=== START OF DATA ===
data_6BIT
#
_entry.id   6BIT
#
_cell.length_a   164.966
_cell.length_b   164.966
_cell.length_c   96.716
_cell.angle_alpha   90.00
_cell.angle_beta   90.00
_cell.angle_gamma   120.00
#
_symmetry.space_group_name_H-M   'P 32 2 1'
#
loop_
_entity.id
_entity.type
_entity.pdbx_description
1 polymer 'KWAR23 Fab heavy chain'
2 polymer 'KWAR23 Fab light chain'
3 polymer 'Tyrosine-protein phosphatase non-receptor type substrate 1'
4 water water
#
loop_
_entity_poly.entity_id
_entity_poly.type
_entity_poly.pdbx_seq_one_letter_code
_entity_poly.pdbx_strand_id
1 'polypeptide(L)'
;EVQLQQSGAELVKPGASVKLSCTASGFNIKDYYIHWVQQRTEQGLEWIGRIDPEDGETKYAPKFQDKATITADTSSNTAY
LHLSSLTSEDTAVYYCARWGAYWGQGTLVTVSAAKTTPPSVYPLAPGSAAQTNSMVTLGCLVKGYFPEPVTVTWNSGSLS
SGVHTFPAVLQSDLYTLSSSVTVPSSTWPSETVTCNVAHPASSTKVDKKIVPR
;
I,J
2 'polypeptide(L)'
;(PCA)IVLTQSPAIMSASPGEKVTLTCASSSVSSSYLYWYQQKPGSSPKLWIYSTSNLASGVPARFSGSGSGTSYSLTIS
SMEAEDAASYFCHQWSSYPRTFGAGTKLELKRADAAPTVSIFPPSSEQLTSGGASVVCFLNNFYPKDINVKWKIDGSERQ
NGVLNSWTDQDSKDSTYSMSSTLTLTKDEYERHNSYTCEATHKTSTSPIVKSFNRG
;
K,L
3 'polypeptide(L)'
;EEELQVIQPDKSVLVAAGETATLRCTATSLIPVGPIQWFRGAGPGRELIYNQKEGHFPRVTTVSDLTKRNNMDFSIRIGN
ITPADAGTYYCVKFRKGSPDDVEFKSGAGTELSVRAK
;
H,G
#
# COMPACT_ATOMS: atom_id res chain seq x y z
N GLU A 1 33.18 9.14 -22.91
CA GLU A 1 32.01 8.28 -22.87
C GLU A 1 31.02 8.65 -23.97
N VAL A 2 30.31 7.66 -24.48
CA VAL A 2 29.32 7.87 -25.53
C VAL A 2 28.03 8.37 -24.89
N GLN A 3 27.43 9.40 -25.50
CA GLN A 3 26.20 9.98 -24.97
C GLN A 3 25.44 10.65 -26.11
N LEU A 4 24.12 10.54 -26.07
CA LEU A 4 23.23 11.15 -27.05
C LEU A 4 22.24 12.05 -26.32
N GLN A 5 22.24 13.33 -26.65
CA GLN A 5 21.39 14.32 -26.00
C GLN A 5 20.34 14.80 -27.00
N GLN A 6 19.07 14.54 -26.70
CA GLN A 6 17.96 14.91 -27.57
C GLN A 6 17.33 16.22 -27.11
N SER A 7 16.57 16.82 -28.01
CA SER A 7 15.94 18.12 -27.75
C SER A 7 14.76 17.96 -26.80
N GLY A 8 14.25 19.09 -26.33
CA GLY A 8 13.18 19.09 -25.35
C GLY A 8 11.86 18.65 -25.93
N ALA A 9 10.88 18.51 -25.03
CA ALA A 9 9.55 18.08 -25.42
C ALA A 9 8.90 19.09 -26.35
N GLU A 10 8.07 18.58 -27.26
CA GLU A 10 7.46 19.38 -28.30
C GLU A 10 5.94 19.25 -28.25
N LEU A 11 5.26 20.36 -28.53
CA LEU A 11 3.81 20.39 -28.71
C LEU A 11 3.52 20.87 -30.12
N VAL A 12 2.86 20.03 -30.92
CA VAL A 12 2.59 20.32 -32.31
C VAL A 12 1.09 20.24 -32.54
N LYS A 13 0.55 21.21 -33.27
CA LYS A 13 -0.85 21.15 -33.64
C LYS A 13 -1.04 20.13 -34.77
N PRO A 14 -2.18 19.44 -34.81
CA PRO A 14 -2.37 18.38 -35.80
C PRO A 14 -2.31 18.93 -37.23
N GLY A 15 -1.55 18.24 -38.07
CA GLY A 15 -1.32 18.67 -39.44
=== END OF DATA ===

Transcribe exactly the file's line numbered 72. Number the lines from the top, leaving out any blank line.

CA ALA A 9 9.55 18.08 -25.42